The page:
Explaining the Angel Tree/charity to my kids

Every year, there are toy drives during the holidays. Jase’s school does an Angel Tree with our sister school. The sister school picks out families in need of a little help during the holiday season and sends our school the list of what is needed. It could be household items, clothes or toys for the kids.

I want my kids to be generous and caring. I want to encourage them to help those in need of a little help so last year we adopted a family from the tree. We bought blankets for the parents and a toy for the boy as well as two new outfits. Jase didn’t relish the thought of giving clothing for Christmas. I knew he would be less than thrilled

Christmas tree uid 1426680

to receive clothes under the Christmas tree. But I explained that this family needed the clothes more than they needed toys. I am not sure he really understood.

This year, I wanted to get Lexie and Jase a little more involved in the picking of items. I let them each choose one kid from the tree that is close to their age. Before we picked the kids, I sat down and talked to them about how some people have less than we do. Some families struggle to get by and that some kids don’t have a room full of toys like they do.

I don’t think they understand. Even when we participate in food drives throughout the year, they don’t understand that other kids may not know where their next meal is coming from. Sometimes Lexie complains that she is “starving,” but I know she had no clue what it is to go hungry. And really, neither do I. Luckily for our family, we have never been in that situation.

I turned to the Internet to see if there was any advice on how to explain these things to them but didn’t find much that would help. Some sites recommended researching a charity and supporting it. Some sites recommended taking them to a soup kitchen or homeless shelter to volunteer. I just don’t feel comfortable with that at this age.

I also found a commentary on Forbes about a man who said he doesn’t give to toy drives. His belief is that giving to toy drives doesn’t FIX any problem. He would rather his money go to finding solutions. Giving to a toy drive is just not the best use of your limited “charity” money in his opinion.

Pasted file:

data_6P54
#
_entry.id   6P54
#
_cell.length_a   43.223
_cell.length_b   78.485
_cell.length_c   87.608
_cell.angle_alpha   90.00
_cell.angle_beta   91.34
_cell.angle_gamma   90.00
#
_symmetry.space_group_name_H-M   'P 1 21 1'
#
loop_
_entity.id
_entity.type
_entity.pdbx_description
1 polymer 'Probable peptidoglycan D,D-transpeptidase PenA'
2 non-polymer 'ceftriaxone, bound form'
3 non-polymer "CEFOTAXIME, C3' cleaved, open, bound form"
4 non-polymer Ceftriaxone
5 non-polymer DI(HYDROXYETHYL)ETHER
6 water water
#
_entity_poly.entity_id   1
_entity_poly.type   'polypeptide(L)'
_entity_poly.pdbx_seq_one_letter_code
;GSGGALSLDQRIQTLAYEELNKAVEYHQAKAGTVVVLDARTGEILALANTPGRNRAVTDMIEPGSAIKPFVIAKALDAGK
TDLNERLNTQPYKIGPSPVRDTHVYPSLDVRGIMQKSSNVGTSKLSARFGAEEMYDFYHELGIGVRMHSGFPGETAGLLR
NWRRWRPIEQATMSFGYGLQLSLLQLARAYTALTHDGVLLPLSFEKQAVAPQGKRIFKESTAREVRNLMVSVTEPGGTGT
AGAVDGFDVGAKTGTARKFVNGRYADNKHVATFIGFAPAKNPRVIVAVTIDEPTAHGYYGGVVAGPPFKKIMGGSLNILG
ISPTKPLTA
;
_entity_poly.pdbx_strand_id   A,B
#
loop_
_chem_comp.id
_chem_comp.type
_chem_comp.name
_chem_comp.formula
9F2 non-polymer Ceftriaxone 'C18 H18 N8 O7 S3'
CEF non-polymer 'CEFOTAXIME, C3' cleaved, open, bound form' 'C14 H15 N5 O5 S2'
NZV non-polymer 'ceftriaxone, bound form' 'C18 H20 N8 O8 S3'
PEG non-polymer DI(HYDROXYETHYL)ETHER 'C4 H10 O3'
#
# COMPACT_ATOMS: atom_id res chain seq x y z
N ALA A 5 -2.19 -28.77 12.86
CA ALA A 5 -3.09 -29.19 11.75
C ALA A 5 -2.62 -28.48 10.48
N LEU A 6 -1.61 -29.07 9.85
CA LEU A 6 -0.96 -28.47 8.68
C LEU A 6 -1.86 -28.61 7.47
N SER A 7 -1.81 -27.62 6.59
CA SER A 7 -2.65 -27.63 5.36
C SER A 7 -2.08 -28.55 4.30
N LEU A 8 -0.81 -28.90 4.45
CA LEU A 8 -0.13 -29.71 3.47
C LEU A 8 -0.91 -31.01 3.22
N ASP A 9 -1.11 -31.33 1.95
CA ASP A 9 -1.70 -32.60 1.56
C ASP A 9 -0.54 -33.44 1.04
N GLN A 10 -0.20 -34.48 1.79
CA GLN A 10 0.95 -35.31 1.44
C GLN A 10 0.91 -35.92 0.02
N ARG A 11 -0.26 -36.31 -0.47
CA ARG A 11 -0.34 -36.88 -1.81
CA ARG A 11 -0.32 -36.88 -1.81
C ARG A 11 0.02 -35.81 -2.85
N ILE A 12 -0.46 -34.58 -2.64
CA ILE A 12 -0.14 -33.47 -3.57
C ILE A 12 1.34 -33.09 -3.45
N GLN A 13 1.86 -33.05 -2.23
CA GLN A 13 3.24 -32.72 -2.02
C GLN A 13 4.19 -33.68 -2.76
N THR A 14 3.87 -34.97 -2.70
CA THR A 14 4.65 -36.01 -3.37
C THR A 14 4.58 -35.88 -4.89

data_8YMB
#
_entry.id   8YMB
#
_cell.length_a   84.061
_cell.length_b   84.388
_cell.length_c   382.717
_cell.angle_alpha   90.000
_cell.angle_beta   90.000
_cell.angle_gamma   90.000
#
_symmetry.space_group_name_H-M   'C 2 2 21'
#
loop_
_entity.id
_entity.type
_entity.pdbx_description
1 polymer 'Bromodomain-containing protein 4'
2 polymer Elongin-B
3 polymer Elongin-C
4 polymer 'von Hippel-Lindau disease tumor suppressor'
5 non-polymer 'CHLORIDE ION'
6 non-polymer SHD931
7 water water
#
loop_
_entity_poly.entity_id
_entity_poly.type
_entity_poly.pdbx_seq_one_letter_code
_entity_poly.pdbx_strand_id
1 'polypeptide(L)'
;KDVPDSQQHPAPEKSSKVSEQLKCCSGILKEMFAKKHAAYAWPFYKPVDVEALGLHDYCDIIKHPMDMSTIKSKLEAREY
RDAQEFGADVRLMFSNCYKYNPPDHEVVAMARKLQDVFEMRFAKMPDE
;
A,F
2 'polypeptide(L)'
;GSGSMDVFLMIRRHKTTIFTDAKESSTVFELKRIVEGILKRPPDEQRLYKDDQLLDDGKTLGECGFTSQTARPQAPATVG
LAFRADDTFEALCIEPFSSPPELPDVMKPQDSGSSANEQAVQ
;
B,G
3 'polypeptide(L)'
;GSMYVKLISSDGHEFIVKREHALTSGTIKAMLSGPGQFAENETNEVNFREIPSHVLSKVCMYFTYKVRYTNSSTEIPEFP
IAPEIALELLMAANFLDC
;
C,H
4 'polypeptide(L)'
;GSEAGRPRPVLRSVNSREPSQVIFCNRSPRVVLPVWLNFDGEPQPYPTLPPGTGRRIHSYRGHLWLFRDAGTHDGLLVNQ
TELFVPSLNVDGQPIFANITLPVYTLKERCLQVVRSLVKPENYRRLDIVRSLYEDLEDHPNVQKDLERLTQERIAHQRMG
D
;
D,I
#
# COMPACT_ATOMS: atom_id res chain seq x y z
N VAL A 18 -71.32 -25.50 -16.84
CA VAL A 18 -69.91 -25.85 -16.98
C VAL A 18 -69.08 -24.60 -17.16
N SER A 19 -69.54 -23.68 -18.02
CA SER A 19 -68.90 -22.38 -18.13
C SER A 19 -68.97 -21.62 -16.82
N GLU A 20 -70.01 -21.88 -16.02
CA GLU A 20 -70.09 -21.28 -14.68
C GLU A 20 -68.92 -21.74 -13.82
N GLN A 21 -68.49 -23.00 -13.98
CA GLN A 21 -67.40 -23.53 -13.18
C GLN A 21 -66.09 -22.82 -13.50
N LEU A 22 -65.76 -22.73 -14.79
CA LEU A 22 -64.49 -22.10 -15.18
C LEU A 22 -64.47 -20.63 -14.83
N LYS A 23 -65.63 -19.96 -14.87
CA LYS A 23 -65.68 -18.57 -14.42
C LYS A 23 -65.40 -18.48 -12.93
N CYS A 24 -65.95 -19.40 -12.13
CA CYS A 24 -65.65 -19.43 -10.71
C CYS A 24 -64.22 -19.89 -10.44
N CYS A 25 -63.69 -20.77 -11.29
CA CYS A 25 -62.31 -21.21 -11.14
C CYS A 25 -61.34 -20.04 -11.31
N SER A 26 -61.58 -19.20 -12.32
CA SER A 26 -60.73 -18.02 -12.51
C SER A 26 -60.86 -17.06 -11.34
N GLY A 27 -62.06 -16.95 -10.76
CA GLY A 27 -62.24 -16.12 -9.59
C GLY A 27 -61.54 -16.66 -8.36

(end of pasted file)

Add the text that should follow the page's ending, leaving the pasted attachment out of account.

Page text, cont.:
And while I understand the merits of what he is saying – yes, there may be better uses for our money, I still will be participating in toy drives or our local Angel Tree. I have had friends whose families have relied on Angel Trees to provide gifts for their kids. Those children had little and were very appreciative for the small gifts and clothes they received. It helped them out when their families were struggling.

How can making kids happy not be good? Yes, it would be nice to find a way that those kids have a safe place to live or a warm, filling meals each day. But I don’t have it in my power to change those things. Yes, I can research and give my money to a charity that might help them, but I can also make two local kids have a happier Christmas – and hopefully teach my kids about helping others – by participating in the school’s Angel Tree.

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2 thoughts on “Explaining the Angel Tree/charity to my kids

  1. […] guess the best lesson is to set an example, and we do every year with the Angel Tree from our school and other clothing or food drives. We talk about people having less than us, and […]

  2. […] Of course, there is more to Christmas than a toy overload for the kids. I don’t want my kids to think that is all about them. I want them to know the joy of giving to others too. That is why we help cultivate the spirit of giving by participating each year in the school’s Angel tree program. […]

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